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Published: Feb 09, 2024 4 min read
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At the onset of the pandemic, millennials and adult Gen Zers held onto just under 5% of total U.S. wealth. By contrast, boomers and their parents dominated nearly three quarters of it.

But now, young adults are starting to quickly close the gap. A new wealth inequality study from the New York Federal Reserve found that adults under the age of 40 have grown their wealth a whopping 80% since 2019, far outpacing the financial growth of their elders.

“Real wealth has increased for all three age groups since 2019,” the NY Fed researchers wrote, "but the change has been most dramatic for younger adults.”

Americans 55 and older — roughly the age of baby boomers — have seen a 30% increase in wealth over that same time period. The wealth of those aged 40 to 54, aka Gen Xers, saw their wealth grow the least: 10%.

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What generation increased their wealth the most?

While the recent financial gains of younger folks are no doubt good news, a few key caveats to the NY Fed’s findings may sour the mood for Gen Zers and millennials eager for a rare financial win.

First, younger folks — by virtue of not having as much time as their elders to establish their careers, invest and grow their wealth — have lower net worths from the get-go. When viewed as a percentage, smaller numbers are, of course, more susceptible to larger percentage-point swings.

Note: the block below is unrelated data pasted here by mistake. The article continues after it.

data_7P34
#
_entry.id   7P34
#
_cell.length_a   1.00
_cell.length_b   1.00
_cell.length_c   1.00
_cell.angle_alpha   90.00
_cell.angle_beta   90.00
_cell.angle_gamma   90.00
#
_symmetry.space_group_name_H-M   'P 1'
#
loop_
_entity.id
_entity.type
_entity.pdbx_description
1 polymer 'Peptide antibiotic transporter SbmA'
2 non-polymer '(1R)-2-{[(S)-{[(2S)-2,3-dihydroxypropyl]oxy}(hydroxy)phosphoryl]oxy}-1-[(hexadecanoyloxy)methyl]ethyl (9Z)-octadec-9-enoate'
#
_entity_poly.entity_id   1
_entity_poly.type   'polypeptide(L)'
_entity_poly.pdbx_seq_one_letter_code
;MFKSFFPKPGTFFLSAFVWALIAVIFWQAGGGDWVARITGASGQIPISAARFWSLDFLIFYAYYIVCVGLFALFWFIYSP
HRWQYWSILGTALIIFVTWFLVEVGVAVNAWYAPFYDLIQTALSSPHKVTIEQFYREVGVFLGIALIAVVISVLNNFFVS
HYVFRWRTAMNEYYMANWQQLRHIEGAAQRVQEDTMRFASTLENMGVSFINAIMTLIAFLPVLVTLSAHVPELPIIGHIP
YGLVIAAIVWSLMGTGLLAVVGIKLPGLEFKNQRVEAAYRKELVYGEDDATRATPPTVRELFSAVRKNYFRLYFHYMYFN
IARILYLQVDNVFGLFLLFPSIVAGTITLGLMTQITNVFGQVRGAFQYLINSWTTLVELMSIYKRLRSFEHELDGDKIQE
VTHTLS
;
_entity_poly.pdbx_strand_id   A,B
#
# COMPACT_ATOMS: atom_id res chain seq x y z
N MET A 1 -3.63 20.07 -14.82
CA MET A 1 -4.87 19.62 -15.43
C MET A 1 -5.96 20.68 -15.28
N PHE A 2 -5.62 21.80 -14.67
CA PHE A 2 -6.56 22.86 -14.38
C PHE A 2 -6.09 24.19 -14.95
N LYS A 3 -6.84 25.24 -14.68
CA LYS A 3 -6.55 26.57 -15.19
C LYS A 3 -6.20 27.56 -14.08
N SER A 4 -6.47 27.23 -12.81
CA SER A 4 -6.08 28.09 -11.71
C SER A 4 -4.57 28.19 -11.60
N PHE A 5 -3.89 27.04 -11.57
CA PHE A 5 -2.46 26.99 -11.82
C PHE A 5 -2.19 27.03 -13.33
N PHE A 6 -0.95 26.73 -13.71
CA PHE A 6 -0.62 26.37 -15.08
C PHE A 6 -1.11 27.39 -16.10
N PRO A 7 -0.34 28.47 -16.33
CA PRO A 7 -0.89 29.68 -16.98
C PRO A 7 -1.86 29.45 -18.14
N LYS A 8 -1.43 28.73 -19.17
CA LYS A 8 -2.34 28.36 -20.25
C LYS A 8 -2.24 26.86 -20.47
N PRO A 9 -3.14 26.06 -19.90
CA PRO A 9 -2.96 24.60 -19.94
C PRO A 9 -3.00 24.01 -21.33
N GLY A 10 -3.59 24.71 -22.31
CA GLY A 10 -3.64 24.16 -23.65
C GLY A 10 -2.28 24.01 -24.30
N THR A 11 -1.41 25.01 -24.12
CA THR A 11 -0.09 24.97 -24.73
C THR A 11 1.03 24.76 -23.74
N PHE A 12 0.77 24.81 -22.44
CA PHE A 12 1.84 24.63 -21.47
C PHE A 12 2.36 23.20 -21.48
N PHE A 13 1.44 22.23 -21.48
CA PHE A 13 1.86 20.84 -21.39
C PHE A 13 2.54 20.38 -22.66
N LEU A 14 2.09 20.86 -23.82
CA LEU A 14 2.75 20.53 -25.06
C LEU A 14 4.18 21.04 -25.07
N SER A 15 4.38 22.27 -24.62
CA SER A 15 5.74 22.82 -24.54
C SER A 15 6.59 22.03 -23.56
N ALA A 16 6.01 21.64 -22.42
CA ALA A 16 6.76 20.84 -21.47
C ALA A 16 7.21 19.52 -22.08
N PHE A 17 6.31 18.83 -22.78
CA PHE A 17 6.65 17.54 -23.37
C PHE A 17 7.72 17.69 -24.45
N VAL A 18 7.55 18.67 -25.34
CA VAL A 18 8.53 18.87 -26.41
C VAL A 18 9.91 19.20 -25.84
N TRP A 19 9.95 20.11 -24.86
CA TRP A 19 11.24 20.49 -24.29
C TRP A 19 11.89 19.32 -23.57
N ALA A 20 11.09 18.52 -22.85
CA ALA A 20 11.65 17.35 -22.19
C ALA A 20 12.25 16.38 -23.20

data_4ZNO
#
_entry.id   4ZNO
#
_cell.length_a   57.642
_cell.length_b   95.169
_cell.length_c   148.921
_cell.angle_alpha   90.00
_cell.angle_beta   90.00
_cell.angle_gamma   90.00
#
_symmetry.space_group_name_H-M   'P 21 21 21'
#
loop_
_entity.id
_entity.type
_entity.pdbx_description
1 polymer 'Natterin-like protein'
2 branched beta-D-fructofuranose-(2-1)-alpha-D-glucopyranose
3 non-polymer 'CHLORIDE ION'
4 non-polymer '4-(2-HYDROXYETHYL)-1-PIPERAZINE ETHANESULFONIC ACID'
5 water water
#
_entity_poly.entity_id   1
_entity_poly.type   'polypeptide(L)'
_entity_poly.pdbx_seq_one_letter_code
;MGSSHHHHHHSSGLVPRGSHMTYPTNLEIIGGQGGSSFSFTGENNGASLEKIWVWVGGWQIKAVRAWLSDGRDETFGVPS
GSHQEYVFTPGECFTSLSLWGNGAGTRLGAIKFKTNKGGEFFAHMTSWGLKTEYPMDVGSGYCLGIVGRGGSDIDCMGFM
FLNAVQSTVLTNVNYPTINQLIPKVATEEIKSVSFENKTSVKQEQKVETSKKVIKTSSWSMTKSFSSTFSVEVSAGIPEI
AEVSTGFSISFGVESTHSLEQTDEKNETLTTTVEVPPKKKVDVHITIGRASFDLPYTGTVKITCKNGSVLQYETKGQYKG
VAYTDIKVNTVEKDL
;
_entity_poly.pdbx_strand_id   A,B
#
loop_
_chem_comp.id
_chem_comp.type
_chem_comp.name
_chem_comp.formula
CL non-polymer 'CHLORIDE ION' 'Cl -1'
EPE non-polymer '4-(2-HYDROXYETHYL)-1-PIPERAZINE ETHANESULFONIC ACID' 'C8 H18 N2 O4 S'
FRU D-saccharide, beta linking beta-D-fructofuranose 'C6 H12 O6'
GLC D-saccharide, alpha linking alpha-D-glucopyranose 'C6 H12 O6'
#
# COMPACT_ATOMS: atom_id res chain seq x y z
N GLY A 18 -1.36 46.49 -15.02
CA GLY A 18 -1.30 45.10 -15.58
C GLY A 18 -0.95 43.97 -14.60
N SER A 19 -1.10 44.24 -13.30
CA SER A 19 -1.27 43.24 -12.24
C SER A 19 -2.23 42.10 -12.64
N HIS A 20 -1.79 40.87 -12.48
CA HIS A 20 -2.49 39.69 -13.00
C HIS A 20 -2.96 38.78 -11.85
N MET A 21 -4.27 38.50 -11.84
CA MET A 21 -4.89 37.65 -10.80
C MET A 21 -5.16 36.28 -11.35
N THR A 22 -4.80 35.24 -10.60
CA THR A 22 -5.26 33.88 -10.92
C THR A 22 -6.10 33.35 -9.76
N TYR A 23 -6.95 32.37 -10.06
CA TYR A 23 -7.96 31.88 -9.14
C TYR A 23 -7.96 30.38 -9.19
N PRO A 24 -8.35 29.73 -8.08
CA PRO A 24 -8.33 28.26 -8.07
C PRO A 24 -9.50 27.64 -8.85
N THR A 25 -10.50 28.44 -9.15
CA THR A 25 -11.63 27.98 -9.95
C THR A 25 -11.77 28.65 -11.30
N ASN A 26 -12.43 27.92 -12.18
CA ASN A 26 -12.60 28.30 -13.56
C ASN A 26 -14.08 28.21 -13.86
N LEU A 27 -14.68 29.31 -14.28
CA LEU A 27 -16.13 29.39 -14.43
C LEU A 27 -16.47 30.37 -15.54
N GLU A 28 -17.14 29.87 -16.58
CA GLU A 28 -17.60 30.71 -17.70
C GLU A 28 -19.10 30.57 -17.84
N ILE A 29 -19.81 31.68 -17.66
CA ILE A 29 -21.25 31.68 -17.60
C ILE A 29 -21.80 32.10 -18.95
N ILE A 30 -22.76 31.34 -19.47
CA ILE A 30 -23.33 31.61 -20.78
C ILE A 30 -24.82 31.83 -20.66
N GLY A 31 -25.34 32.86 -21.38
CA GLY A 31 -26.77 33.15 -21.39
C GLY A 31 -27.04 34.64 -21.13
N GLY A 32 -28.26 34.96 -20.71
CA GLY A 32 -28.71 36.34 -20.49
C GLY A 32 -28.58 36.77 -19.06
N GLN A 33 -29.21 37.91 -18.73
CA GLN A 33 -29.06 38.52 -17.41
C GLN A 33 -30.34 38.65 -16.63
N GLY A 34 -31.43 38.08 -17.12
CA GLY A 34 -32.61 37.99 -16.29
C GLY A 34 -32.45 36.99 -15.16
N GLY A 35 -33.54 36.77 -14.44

In terms of real dollars, young adults increased their collective wealth by about $3.8 trillion since the onset of the pandemic, while Americans 55 and older expanded their fortunes by $22 trillion, according to Money’s analysis of NY Fed data.

Wealth gains by age
Young adults have made strong progress but still lag behind
Wealth in 2019 % of U.S. wealth in 2019 Current wealth % of current U.S. wealth
Age 18-39 $5 trillion 4.9% $8.9 trillion 6.6%
Age 40-54 $25.5 trillion 23.5% $27.3 trillion 20.5%
Age 55+ $74.5 trillion 75.4% $97.3 trillion 72.9%
Source: Money, NY Federal Reserve. Current wealth based on July 2023 data. Amounts are adjusted for inflation.

Another key point to consider is how that money was made.

For folks under 40, the growth in their net worth was largely driven by surging post-pandemic stock markets. The researchers noted that people in this age group tend to have a larger exposure to stocks (and thus a riskier portfolio), which is why their net worths have disproportionately benefited.

On the other hand, surging markets indeed helped older Americans, but not to the same extent. What really drove wealth gains for them was considerable growth in real estate assets. According to the U.S. Census Bureau, more than 3 out of every 4 Americans aged 55 and older own a home, and since home values have soared in recent years, this has given older Americans a major boost to their net worth.

That said, the recent financial gains made by young adults have nonetheless resulted in a bigger piece of the U.S. wealth pie, and that's good news for them no matter how you cut it.

“Faster wealth growth among younger adults,” the researcher wrote, “has led to a limited narrowing of age-based wealth disparities over the past four years.”

Now, Money's analysis shows, they own about 7% of the nation’s wealth.

More from Money:

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